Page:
The Fault in Our Stars  (2014)    32/100

Rating :   32/100                                                                     126 Min        12A

Well, the stars are indeed faulty in this terminal cancer themed drama, one hot on the heels of 2012’s ‘Now is Good’ and thematically almost identical, yet nowhere near as well done (this is based on the novel of the same name by John Green which was published in 2012, ‘Now is Good’ is based on the book ‘Before I Die’ by Jenny Downham which was published in 2007). I think there were no less than one million teenage girls bawling their eyes out through the final, massively drawn out over at least forty minutes, emotional act – all delivered in a maudlin and cheesy way on a pathos level with the Twilight saga. I don’t think I’ve witnessed such an event since ‘Titanic’ hit the big screen back in 1997, and The Red Dragon couldn’t quite suppress a smile of amusement at the spectacle.

It is painfully obvious how the entire film is going to play out from the opening five or ten minutes (and indeed the trailer), where we see terminal lung cancer patient Hazel (played very well by Shailene Woodley) enter a cancer support group for the first time where she will meet romantic interest and cancer survivor Gus (not played very well by Ansel Elgort), who’s ‘thing’ is that he likes to hang around with a fag loosely hanging out of his mouth. Hazel pulls him up on it, stating it’s a pretty disgusting thing to do given the scenario – then he explains he never lights it and it’s actually a metaphor, which was apparently the right thing to say to get her pants wet. YOU ARE STILL ADVERTISING CIGARETTES YOU INGRATE FUD, especially when we watch the fool showing it off in at least seven or eight scenes. Ridiculous.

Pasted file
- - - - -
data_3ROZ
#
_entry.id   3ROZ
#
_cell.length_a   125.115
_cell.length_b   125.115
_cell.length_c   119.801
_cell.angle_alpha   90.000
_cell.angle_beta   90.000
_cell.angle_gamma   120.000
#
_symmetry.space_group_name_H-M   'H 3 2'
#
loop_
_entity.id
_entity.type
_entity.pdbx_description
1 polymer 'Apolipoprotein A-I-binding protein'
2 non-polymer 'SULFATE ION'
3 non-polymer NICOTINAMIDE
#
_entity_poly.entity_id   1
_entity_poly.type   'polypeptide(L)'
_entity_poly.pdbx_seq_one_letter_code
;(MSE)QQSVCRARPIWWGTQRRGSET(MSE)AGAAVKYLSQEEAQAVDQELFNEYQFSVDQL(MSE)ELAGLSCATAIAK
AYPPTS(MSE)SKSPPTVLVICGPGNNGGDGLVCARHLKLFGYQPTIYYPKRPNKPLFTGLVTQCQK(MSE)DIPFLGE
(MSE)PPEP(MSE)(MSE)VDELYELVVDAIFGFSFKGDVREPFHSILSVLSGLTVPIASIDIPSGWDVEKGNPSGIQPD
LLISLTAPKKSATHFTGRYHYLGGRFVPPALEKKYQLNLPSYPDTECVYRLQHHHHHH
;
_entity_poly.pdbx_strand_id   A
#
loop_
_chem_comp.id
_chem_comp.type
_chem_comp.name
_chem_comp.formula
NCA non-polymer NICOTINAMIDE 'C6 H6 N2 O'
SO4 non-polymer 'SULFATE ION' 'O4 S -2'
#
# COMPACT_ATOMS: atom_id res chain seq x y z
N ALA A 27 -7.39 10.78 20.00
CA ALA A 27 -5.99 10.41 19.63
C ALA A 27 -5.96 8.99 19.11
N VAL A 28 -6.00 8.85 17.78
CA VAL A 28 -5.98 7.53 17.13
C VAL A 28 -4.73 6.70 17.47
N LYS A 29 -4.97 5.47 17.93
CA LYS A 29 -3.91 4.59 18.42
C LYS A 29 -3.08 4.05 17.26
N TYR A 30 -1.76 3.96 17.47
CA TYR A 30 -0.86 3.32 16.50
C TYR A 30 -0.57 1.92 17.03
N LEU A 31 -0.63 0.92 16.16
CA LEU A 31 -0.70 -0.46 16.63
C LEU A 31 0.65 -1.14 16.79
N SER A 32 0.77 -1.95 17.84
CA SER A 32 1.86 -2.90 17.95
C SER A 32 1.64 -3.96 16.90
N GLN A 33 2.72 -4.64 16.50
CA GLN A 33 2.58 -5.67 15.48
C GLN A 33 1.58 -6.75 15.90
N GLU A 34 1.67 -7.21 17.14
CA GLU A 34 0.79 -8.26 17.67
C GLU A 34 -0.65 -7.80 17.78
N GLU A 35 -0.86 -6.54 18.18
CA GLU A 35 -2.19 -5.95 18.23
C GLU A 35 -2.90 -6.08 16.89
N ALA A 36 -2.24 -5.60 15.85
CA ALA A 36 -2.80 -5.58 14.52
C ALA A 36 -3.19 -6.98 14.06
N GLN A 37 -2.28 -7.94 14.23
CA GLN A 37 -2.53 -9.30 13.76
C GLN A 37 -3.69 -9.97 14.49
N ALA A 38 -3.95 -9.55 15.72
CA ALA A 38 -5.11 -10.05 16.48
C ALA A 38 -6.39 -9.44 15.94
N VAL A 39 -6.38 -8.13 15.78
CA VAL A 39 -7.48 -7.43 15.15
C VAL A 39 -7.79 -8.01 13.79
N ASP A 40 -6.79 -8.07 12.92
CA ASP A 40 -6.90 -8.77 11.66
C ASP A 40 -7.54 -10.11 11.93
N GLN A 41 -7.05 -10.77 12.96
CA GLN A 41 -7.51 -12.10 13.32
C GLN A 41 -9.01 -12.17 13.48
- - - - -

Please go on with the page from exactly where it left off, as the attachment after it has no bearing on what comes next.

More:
Later on, during a life affirming trip to the Netherlands, things are not going so well for Hazel’s spirits courtesy of Willem Dafoe and so to cheer her up his rather comely secretary (Lotte Verbeek) decides to take them out for a while, to Anne Frank House. Because that’s the most uplifting place to visit in Amsterdam. Inside, they discover many, many flights of stairs (who knew? It’s not like she famously hid in the attic or anything. They also describe the bookcase there as being the actual one used to hide the entrance to the Achterhuis. It isn’t), presenting a fairly major problem for someone with lung cancer and a machine that she has to carry around with her everywhere, we then watch as she practically passes out and dies there and then on each flight, and yet those around her are fine to keep going to the very top. Once there, the lovers kiss and all the random tourists, who were not actually aware of the Edmund Hillary style effort to reach the summit, all give them a round of applause. I kind of doubt kissing is what tourists normally find themselves applauding when they visit Amsterdam.

Even her doctors, who raise objections to her trip, are hopelessly caricatured – shouting at her she’s JUST TOO SICK, rather than explaining anything to do with the physics of the flight and her condition. The character of Hazel is one of the few things that actually work in the film, mainly due to Woodley herself – her cohort not only suffers from the aforementioned character issues but Elgort also played Shailene Woodley’s brother in ‘Divergent‘ released only a couple of months ago, and certainly I don’t remember seeing him in anything before or after, thus creating a sense of THIS. FEELS. VERY. WRONG. Which further undermines the romance.

Ultimately, it’s a film designed to sell the double-hitter of idealised romance with its drawn out obliteration, combined with lots and lots of sad modern songs and music, to its intended audience, again conceptually similar to Titanic. Watch ‘Now is Good’ instead, it’s miles better.

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